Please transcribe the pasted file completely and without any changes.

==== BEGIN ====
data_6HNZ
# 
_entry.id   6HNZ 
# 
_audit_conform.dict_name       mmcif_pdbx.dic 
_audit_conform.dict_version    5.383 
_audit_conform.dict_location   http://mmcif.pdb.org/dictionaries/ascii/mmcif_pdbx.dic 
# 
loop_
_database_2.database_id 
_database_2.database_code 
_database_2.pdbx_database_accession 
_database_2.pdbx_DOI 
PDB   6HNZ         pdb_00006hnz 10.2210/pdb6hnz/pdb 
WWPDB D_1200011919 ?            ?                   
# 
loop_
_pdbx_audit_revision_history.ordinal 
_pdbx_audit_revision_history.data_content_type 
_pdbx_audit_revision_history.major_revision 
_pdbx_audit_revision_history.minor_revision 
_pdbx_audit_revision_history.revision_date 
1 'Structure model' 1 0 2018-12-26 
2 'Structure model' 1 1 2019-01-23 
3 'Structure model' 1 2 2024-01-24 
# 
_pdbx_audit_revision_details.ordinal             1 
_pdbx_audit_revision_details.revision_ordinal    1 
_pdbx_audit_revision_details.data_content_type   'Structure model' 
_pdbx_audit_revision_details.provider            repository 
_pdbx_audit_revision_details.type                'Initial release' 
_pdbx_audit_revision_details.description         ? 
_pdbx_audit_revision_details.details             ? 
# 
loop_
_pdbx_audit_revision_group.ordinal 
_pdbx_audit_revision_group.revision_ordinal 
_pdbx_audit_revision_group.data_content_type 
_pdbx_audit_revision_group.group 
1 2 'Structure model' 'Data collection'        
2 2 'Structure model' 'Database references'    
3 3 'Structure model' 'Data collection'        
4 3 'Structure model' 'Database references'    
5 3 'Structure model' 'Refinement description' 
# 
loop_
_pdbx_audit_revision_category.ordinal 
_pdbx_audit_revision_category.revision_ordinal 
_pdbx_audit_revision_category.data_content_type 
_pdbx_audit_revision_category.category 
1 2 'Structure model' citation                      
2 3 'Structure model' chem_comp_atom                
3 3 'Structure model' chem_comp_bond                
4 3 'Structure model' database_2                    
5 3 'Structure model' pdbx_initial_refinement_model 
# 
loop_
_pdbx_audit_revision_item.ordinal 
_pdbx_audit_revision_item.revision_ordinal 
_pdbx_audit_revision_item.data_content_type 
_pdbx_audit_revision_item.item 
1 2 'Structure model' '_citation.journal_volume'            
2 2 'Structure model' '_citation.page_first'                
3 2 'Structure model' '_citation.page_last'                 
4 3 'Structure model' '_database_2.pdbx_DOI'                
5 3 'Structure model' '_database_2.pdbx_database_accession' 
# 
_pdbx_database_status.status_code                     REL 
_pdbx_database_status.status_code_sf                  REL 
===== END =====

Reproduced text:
data_6HNZ
# 
_entry.id   6HNZ 
# 
_audit_conform.dict_name       mmcif_pdbx.dic 
_audit_conform.dict_version    5.383 
_audit_conform.dict_location   http://mmcif.pdb.org/dictionaries/ascii/mmcif_pdbx.dic 
# 
loop_
_database_2.database_id 
_database_2.database_code 
_database_2.pdbx_database_accession 
_database_2.pdbx_DOI 
PDB   6HNZ         pdb_00006hnz 10.2210/pdb6hnz/pdb 
WWPDB D_1200011919 ?            ?                   
# 
loop_
_pdbx_audit_revision_history.ordinal 
_pdbx_audit_revision_history.data_content_type 
_pdbx_audit_revision_history.major_revision 
_pdbx_audit_revision_history.minor_revision 
_pdbx_audit_revision_history.revision_date 
1 'Structure model' 1 0 2018-12-26 
2 'Structure model' 1 1 2019-01-23 
3 'Structure model' 1 2 2024-01-24 
# 
_pdbx_audit_revision_details.ordinal             1 
_pdbx_audit_revision_details.revision_ordinal    1 
_pdbx_audit_revision_details.data_content_type   'Structure model' 
_pdbx_audit_revision_details.provider            repository 
_pdbx_audit_revision_details.type                'Initial release' 
_pdbx_audit_revision_details.description         ? 
_pdbx_audit_revision_details.details             ? 
# 
loop_
_pdbx_audit_revision_group.ordinal 
_pdbx_audit_revision_group.revision_ordinal 
_pdbx_audit_revision_group.data_content_type 
_pdbx_audit_revision_group.group 
1 2 'Structure model' 'Data collection'        
2 2 'Structure model' 'Database references'    
3 3 'Structure model' 'Data collection'        
4 3 'Structure model' 'Database references'    
5 3 'Structure model' 'Refinement description' 
# 
loop_
_pdbx_audit_revision_category.ordinal 
_pdbx_audit_revision_category.revision_ordinal 
_pdbx_audit_revision_category.data_content_type 
_pdbx_audit_revision_category.category 
1 2 'Structure model' citation                      
2 3 'Structure model' chem_comp_atom                
3 3 'Structure model' chem_comp_bond                
4 3 'Structure model' database_2                    
5 3 'Structure model' pdbx_initial_refinement_model 
# 
loop_
_pdbx_audit_revision_item.ordinal 
_pdbx_audit_revision_item.revision_ordinal 
_pdbx_audit_revision_item.data_content_type 
_pdbx_audit_revision_item.item 
1 2 'Structure model' '_citation.journal_volume'            
2 2 'Structure model' '_citation.page_first'                
3 2 'Structure model' '_citation.page_last'                 
4 3 'Structure model' '_database_2.pdbx_DOI'                
5 3 'Structure model' '_database_2.pdbx_database_accession' 
# 
_pdbx_database_status.status_code                     REL 
_pdbx_database_status.status_code_sf                  REL 